AUBURN | Amy Rankin was not one to take chances with other people's lives.
So when the Auburn native, then 23, and her roommate enjoyed a few drinks one fall night in 2004, the women decided to walk back to their Baltimore, Md. apartment rather than drive.
Michael Robertson, however, did not leave his keys at home.
According to The Baltimore Sun, the 21-year-old man — driving with BAC level nearly twice the legal limit — sped through a rain-slicked parking lot, driving approximately 50 mph in a 15-mph zone. When his truck struck a curb, Robertson lost control.
His car flipped over multiple times, striking Amy and her 22-year-old roommate, Stephanie Kreiner.
Kreiner was launched 60 feet and pronounced dead at the scene. A critically injured Rankin was rushed to a Baltimore hospital, where doctors fought to save her endangered life.
Somewhat miraculously, the only bone Rankin broke was her skull. But her injuries were devastating.
The special education teacher spent 33 days in a coma, and three months without half of her skull. When she finally regained consciousness, she could not speak or walk, and had to receive sustenance through a feeding tube.
Rankin could not remember the last few years of her life, and could not visually recognize her parents. Everything that once came so naturally — like swallowing and sitting up — was now impossible.
"I felt like such a baby," she said.
Bill Rankin said the doctors in Baltimore told him and his wife that their daughter would likely never walk, talk or eat on her own again. When her parents told her about the doctors' grim predictions, Rankin found their low expectations baffling.
"I couldn't believe they'd ever think that," she said.
Multiple hospitals and 101 days later, Rankin's parents carried their daughter out of her car and drove her to The Centers at St. Camillus, a Syracuse rehabilitation center.
Amy spent about nearly half a year living as an inpatient at St. Camillus, relearning how to live.
"A brain injury affects every muscle in your body. It's a lot of retraining," she said. "Everything, your muscles — that all goes out the window."
Nodding at her daughter, Patty agreed.
"It's like being reborn again," she said, "Except you're big."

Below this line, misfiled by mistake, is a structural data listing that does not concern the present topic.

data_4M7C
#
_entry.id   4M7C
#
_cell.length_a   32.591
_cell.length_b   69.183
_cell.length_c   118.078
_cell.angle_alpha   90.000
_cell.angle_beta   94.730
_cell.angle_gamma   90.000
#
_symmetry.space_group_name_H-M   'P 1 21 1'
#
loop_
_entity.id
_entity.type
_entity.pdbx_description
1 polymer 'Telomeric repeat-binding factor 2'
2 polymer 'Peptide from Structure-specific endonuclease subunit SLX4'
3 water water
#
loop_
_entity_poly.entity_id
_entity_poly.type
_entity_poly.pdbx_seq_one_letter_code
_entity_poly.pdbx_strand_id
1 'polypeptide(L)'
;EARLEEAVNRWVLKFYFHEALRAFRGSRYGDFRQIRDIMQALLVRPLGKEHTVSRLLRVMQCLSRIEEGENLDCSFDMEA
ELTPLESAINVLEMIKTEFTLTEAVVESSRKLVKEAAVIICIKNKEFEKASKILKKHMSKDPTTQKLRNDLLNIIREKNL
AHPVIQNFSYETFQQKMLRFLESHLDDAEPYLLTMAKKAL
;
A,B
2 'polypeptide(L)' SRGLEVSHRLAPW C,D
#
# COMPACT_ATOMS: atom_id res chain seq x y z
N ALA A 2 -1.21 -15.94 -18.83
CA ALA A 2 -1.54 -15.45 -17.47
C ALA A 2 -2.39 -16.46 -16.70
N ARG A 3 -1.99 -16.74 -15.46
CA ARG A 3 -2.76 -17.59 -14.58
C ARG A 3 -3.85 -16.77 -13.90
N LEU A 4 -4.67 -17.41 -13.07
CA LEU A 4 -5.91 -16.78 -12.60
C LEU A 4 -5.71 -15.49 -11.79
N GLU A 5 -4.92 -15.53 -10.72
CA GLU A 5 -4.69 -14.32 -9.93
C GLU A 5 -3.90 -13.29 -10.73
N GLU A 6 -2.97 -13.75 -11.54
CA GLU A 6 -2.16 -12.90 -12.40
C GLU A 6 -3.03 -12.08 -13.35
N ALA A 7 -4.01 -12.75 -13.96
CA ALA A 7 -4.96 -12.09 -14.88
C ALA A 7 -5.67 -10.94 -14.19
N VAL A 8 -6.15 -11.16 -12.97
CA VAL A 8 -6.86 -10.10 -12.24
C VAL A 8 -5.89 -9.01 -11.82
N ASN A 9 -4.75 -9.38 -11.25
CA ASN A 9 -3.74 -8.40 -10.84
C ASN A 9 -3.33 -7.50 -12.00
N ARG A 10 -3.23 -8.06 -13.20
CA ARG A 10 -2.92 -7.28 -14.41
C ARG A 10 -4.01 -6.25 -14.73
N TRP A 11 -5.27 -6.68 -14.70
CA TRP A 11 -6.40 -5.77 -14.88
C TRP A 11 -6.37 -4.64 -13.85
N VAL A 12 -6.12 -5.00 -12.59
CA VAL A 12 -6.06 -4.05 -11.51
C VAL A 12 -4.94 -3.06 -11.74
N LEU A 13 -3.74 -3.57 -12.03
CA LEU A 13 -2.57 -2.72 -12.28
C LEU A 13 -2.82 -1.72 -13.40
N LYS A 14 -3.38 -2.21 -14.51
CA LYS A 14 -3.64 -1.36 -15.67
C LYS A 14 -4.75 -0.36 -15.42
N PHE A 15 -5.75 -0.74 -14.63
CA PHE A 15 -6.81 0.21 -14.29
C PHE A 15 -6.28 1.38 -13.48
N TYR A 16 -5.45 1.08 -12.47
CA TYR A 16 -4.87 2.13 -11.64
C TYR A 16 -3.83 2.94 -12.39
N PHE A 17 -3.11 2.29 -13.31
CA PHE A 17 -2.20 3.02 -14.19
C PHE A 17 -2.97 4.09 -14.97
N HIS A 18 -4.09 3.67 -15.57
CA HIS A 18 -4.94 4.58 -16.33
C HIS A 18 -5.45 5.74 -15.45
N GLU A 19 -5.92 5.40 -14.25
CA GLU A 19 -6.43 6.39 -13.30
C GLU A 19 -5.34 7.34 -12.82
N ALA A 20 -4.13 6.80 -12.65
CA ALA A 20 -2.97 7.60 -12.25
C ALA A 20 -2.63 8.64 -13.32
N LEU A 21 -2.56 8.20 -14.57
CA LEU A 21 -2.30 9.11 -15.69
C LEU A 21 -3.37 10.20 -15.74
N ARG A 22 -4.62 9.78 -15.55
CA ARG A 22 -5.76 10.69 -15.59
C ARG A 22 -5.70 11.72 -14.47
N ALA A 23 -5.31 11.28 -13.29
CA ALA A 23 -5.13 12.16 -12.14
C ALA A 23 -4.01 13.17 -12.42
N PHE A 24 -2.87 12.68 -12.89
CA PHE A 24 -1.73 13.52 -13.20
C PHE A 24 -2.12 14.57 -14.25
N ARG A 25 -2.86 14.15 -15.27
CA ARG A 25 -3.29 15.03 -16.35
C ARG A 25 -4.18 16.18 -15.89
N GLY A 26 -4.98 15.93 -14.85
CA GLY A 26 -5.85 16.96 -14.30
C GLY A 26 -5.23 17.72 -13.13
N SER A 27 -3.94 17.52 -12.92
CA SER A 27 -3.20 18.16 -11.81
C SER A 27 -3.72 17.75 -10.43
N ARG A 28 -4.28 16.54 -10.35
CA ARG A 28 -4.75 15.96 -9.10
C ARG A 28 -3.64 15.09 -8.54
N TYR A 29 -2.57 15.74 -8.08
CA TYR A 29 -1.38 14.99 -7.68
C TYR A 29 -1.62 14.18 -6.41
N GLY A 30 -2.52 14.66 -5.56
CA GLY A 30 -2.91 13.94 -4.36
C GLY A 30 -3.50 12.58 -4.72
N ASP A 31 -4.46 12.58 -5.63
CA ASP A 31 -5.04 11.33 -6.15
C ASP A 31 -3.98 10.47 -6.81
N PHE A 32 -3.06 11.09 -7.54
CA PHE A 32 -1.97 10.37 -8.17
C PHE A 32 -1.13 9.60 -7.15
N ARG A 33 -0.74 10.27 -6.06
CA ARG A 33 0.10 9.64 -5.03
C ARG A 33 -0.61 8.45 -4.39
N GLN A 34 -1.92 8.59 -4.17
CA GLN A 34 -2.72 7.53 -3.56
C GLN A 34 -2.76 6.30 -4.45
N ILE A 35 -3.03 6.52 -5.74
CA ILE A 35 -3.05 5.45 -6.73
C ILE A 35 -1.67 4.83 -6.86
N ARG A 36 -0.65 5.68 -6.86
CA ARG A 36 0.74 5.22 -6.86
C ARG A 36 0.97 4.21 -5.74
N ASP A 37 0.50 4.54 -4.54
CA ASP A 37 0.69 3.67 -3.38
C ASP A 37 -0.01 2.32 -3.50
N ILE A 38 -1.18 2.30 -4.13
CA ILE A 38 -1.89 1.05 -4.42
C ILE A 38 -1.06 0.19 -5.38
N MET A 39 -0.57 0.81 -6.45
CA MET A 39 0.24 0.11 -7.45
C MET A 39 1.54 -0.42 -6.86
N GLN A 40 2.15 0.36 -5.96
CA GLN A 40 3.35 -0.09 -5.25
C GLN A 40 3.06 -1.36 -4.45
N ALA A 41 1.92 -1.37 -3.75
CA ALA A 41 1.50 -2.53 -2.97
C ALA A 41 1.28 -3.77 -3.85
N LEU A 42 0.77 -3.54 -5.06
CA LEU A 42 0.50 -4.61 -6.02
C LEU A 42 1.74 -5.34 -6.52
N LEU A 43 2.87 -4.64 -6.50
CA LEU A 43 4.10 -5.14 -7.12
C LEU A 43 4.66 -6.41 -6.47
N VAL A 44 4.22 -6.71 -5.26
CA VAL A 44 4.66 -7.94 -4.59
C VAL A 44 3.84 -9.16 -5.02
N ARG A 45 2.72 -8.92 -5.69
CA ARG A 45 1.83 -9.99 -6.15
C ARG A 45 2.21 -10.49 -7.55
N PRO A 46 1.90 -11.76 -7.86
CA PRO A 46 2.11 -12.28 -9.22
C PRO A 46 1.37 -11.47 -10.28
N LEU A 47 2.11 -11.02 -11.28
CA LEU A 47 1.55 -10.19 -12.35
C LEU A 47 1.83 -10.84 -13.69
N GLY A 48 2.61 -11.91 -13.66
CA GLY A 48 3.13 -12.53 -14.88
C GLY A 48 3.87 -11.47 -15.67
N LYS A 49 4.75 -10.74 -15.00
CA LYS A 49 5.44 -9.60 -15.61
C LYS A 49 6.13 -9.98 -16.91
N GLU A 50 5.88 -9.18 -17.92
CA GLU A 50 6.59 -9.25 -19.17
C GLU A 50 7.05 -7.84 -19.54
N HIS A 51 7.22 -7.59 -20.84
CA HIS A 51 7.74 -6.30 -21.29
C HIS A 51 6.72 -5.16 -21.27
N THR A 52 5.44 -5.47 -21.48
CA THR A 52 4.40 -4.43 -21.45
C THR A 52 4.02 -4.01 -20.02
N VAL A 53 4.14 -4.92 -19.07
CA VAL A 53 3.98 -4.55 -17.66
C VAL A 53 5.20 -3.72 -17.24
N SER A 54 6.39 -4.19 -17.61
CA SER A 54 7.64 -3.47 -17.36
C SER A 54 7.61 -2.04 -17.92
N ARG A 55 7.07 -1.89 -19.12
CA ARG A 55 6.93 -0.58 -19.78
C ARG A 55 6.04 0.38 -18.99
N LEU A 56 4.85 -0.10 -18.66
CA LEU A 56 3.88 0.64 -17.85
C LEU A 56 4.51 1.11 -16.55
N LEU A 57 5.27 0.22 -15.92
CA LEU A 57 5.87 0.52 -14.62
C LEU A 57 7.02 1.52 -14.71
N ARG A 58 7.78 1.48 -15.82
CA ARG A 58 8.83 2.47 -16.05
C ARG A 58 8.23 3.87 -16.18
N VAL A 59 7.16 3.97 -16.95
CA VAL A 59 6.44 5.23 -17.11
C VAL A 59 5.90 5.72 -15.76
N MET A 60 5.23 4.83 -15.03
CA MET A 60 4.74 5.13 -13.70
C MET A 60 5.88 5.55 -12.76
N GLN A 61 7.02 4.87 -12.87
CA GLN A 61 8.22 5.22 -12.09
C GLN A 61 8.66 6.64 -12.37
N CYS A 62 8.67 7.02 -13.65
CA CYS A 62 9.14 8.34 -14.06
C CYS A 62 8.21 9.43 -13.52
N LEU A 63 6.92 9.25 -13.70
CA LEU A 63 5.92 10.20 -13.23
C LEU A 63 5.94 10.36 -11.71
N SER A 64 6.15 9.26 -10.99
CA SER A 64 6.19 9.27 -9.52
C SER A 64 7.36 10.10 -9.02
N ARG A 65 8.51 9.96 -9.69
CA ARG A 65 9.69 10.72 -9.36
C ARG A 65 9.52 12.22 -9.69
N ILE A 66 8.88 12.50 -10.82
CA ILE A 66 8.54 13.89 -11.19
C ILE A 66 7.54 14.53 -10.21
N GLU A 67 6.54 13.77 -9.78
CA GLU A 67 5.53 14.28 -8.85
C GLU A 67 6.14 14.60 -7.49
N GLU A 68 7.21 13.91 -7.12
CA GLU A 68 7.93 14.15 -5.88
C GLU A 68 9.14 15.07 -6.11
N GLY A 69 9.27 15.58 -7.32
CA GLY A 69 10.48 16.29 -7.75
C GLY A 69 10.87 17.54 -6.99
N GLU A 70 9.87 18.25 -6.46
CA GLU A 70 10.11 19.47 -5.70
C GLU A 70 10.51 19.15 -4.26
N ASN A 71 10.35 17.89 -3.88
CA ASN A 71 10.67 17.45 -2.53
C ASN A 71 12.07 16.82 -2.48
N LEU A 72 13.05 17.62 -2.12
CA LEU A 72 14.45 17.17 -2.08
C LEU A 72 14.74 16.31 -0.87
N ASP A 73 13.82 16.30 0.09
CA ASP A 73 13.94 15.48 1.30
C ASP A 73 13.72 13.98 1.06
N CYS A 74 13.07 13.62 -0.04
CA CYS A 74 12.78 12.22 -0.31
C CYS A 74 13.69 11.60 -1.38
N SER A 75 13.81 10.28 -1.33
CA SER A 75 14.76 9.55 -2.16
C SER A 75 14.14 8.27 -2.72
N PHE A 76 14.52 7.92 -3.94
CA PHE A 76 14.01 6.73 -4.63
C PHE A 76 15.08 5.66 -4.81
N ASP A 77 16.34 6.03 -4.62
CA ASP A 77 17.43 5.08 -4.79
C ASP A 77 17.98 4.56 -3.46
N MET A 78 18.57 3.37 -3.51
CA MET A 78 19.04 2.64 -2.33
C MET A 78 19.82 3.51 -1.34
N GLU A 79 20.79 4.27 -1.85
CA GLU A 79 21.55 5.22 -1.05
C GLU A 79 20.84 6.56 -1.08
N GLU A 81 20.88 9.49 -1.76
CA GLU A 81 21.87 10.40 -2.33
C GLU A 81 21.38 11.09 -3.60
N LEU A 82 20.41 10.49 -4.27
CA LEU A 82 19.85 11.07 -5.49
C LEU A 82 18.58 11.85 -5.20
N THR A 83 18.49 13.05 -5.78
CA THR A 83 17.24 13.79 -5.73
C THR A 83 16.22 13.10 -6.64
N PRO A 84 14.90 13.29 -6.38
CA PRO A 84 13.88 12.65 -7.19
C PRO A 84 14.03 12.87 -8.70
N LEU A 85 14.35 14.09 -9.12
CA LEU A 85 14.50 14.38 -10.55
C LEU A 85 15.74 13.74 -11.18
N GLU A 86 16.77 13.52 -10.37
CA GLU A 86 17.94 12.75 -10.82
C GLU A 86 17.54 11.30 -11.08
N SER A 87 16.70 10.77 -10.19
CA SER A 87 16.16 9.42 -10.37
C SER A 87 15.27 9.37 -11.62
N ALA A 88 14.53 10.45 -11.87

Despite having to reteach herself how to do nearly everything, Rankin never doubted she could achieve her goals. She told her parents that when she permanently left St. Camillus, she would walk herself to the car.
About five months later, that's exactly what she did.
"It wasn't frustrating. I was just driven," Rankin recalled. "It didn't feel like hard work, because I just had to do it."
In the years after, Ranking progressed steadily with a mix of outpatient physical and speech therapy, surpassing her Baltimore doctors' predictions.
She eventually left her wheelchair, walker and cane behind. She relearned how to obtain simple joys — like scratching off a lottery ticket — and necessary skills — like how to navigate grocery stores.
Rankin started volunteering at Auburn's Choices for Change and The E. John Gavras Center. She found the perfect boyfriend, ran a 5K and coached her college's field hockey team.
One of the hardest aspects of her recovery was her speech therapy. To help her heal, Rankin's speech teacher encouraged her young patient to write out her life story.
Three years later, Rankin had penned an entire memoir. The title — "Nobody Thought I Could Do It, But I Showed Them, and So Can You!" — reflects the 31-year-old woman's positive nature.
As with her volunteering efforts, Rankin said, she wanted to share her story to help other people suffering from traumatic brain injuries recover.
"When I see other people with brain injuries, I think, 'This can help you,'" she said.
She published her book with her own money and gave a copy of to the legion of family members, friends and medical professionals who helped her recover. Rankin said she decided to set the price at $12 because many people in her situation are on fixed incomes.
As she continues to heal, Rankin — a woman who is quick to smile — said she wants to help others. She wants to show other people battling traumatic brain injuries that they can lead meaningful, enjoyable lives.
"Lots of people give up on themselves, but you can do anything if you try hard enough," Rankin said. "It's my hope that this book can help people recover, and give them some hope."